The income tax department recently sent notices to a number of salaried employees for claiming deduction for rent paid under Section 80GG of the Income-tax Act, 1961, even though they were receiving house rent allowance (HRA) from their employers.

Deduction under Section 80GG is available only to those employees who do not get HRA (for instance, because they work in very small firms or in the informal sector) or to self-employed persons. The deduction limit under the section is 60,000 per year.

Section 80GG is not available to a person who owns a house but lives in a rented house in the same city. For example, if you own a house in Mumbai but choose to stay in a rented accommodation in the same city, you won’t get the benefit under Section 80GG.

Similarly, the benefit is not available to a person who owns a house in another city, and claims tax benefit, such as tax deduction under Section 24(b) for home loan interest, for that house.

Deduction under this section is allowed for the least of 25% of total income (excluding capital gains), actual rent minus 10% of income and 60,000 per year. So, if you have a monthly income of 50,000 and pay 12,000 per month in rent, the deduction will be the least of 25% of 50,000 ( 12,500); actual rent minus 10% of income ( 7,000) and 60,000 per annum ( 5,000 per month). In this case, the least amount is 5,000 per month, so you will be able to claim a deduction of 60,000 from your annual income.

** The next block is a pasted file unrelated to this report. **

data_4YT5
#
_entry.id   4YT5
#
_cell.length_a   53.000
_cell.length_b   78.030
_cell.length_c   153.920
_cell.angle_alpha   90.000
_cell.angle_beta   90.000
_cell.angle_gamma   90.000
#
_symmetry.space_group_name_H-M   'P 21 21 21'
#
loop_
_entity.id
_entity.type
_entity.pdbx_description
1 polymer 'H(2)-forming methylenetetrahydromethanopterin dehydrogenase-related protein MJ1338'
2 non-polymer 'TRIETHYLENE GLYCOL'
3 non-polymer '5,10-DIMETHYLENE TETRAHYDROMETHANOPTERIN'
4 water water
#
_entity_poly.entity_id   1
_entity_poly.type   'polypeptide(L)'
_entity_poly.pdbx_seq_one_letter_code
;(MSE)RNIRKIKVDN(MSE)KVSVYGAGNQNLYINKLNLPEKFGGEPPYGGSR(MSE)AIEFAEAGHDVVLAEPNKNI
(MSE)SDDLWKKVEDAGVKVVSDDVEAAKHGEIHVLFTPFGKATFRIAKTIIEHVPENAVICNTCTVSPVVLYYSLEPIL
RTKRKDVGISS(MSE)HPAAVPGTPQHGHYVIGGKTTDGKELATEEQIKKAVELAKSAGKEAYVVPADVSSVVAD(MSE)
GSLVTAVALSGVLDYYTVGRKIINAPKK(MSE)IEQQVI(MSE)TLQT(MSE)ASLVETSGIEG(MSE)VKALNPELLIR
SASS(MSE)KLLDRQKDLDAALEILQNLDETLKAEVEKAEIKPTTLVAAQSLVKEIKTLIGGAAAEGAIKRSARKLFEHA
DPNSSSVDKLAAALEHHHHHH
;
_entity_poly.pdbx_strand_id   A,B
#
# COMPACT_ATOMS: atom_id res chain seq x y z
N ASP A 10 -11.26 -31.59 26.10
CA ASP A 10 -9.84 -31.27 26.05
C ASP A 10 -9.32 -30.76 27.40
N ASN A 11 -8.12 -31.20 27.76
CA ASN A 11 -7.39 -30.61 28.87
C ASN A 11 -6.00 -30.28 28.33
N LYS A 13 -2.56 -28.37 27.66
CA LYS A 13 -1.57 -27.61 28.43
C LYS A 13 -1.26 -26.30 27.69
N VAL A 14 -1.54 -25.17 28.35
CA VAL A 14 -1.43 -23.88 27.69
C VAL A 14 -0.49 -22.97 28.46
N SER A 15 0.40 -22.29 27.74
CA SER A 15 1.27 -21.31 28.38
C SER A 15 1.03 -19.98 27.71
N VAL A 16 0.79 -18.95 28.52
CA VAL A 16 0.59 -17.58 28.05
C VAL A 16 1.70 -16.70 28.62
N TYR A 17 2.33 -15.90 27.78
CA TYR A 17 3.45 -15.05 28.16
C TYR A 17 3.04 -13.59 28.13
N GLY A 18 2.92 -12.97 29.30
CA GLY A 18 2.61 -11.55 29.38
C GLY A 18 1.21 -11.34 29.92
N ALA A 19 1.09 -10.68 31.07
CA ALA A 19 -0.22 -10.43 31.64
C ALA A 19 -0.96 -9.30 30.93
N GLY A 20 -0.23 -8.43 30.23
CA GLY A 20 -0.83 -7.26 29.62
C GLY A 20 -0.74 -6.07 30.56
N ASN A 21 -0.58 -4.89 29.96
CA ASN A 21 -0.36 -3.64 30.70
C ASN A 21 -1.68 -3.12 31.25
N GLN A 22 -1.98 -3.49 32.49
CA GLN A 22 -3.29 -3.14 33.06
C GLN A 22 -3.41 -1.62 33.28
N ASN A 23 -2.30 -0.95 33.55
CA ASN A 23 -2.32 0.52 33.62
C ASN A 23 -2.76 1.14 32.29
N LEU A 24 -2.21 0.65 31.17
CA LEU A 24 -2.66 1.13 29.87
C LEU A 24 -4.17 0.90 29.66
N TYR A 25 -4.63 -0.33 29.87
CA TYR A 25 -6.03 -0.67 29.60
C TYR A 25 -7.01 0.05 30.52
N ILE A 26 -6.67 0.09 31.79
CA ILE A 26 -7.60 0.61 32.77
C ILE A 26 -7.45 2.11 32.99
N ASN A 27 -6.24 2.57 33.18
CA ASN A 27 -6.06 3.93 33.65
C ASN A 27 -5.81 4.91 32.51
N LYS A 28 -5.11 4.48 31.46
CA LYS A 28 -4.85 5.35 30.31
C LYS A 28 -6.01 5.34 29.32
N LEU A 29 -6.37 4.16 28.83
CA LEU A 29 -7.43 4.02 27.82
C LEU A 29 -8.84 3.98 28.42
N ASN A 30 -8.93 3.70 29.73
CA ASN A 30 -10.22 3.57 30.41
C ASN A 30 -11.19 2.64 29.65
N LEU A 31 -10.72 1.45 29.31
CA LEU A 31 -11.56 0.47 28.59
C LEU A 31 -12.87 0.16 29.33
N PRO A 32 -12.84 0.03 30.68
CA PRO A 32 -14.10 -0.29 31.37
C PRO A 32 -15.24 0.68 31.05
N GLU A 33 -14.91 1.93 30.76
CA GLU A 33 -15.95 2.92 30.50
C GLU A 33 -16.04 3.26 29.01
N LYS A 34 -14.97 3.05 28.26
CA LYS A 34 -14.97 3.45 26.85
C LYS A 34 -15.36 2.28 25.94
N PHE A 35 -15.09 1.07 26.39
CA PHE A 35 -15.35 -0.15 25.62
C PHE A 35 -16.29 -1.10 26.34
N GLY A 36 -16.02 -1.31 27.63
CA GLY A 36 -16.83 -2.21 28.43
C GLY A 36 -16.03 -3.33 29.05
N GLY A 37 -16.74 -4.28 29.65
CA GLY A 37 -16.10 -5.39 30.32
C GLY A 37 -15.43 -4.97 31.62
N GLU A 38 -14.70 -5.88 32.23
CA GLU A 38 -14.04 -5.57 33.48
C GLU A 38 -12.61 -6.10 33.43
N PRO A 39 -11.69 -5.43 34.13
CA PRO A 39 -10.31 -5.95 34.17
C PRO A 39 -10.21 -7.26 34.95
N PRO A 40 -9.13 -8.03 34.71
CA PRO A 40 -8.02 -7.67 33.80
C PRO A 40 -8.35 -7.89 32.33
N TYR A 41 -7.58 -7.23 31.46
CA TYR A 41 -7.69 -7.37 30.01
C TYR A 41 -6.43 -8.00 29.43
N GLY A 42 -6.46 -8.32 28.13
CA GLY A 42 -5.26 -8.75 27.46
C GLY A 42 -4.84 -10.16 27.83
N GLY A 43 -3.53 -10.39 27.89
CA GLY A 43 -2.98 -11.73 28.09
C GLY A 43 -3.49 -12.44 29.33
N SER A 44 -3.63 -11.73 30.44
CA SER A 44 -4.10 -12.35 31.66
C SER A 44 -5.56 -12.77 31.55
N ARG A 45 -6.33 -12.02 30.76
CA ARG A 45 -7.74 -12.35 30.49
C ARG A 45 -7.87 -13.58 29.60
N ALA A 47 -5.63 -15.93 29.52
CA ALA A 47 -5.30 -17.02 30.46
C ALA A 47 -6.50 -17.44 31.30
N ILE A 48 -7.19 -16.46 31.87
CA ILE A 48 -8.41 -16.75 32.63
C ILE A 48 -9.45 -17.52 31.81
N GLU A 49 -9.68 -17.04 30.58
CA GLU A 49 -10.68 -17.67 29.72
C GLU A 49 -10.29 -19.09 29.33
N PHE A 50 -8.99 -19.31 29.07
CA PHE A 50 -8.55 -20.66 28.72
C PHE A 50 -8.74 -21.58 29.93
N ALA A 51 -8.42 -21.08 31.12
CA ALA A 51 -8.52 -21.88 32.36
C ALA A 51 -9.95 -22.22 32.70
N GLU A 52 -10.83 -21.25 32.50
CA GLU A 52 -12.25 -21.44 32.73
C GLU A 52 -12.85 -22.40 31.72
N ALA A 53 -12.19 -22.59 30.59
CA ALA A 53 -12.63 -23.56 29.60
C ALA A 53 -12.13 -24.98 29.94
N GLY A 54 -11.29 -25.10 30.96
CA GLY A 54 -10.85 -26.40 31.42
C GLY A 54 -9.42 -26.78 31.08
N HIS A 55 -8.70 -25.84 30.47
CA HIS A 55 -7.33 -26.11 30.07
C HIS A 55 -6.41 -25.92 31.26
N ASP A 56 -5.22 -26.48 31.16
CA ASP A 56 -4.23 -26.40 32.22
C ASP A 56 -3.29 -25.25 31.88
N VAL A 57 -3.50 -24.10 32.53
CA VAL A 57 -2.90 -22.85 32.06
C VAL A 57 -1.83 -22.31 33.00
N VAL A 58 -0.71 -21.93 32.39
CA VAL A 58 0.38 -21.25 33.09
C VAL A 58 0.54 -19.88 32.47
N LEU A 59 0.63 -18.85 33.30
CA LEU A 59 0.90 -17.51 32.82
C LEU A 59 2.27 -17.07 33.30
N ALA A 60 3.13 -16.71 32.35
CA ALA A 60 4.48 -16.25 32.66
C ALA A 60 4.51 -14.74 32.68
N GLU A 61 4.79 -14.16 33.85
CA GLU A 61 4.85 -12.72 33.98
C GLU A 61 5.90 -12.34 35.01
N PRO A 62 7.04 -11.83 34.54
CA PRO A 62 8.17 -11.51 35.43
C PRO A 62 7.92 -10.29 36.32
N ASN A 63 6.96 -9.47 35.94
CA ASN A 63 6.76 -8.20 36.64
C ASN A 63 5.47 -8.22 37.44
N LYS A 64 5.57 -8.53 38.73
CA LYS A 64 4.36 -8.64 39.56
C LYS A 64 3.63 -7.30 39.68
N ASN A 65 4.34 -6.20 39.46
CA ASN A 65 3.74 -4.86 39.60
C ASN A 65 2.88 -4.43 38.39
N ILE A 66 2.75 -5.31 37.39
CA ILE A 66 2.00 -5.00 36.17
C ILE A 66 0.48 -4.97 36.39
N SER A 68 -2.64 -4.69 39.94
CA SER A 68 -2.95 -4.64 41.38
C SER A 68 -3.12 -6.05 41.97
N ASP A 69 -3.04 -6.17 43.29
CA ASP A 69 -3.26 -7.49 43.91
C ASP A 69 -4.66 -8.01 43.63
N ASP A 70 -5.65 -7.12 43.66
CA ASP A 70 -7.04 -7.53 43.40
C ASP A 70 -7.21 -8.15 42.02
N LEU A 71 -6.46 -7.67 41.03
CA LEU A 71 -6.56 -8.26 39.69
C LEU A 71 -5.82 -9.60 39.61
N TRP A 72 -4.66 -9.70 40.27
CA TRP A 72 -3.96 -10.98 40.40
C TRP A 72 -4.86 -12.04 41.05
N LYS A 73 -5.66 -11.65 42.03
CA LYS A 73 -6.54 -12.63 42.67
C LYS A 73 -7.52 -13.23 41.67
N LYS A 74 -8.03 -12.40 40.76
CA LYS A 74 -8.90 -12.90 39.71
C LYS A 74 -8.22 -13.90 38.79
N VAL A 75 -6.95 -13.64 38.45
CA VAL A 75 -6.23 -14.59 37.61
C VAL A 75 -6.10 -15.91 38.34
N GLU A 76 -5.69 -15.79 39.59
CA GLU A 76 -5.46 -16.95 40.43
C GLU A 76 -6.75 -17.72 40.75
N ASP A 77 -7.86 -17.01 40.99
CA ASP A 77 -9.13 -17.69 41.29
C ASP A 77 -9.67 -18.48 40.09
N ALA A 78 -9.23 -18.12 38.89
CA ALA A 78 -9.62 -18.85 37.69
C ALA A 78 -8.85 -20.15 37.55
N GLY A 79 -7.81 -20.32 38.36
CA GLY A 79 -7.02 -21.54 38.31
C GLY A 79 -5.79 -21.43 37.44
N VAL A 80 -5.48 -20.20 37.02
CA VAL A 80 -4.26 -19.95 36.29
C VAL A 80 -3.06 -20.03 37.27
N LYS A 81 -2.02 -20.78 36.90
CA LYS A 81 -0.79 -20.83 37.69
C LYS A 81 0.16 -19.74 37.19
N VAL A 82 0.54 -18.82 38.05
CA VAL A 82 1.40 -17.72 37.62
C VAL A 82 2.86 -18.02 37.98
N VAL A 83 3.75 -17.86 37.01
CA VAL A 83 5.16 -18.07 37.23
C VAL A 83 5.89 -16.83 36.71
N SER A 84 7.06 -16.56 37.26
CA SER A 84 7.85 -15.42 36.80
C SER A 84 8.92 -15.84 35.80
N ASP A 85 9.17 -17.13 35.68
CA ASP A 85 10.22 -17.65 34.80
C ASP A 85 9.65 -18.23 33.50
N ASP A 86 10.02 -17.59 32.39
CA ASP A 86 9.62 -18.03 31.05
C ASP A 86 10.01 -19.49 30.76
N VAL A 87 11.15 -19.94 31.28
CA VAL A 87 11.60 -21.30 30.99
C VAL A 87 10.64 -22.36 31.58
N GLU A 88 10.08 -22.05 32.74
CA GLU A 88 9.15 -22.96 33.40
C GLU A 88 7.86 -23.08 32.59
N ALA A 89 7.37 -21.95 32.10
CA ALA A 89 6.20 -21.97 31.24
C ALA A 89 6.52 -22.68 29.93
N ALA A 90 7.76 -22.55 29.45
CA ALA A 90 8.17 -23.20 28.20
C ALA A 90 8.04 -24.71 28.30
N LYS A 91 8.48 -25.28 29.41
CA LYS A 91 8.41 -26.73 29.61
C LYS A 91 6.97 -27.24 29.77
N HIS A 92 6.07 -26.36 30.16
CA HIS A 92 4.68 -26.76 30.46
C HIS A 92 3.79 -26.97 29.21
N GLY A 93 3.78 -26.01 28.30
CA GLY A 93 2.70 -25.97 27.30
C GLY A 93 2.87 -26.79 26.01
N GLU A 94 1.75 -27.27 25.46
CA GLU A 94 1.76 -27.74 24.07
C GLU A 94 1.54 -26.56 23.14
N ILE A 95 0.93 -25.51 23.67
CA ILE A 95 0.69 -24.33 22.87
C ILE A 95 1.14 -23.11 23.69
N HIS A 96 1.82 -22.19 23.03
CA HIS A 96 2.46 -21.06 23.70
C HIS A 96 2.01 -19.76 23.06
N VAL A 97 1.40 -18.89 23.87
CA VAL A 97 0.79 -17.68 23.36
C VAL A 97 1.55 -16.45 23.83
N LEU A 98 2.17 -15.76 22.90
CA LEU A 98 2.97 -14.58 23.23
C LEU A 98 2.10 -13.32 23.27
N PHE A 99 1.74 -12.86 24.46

Employees who get HRA are subject to a different set of rules under Section 10 (13A) of the Act. There is no upper limit for deduction under this section, unlike the 60,000 limit under Section 80GG .

However, such employees can only claim the least of the following—50% of the basic salary (40% for those residing in non-metro cities), actual HRA received and actual rent paid minus 10% of basic salary.

For example, assume that an employee has a basic salary of 60,000 per month, gets an HRA of 15,000 per month and his rent is 20,000 per month. In such a scenario, his HRA deduction will be the minimum of 50% of basic salary ( 30,000); actual HRA received ( 15,000) and rent paid minus 10% of the basic salary ( 14,000). Here the least is the sum of 14,000 per month, which comes to 1.68 lakh per annum, which is far above the 60,000 limit under Section 80GG.

Thus, if you actually receive HRA, in many cases, your deduction under Section 10 (13A) will be far more than the 60,000 limit under Section 80GG.

You can’t claim deduction under both sections. If you are confused about exactly which section you are governed by, consult a chartered accountant to do it right

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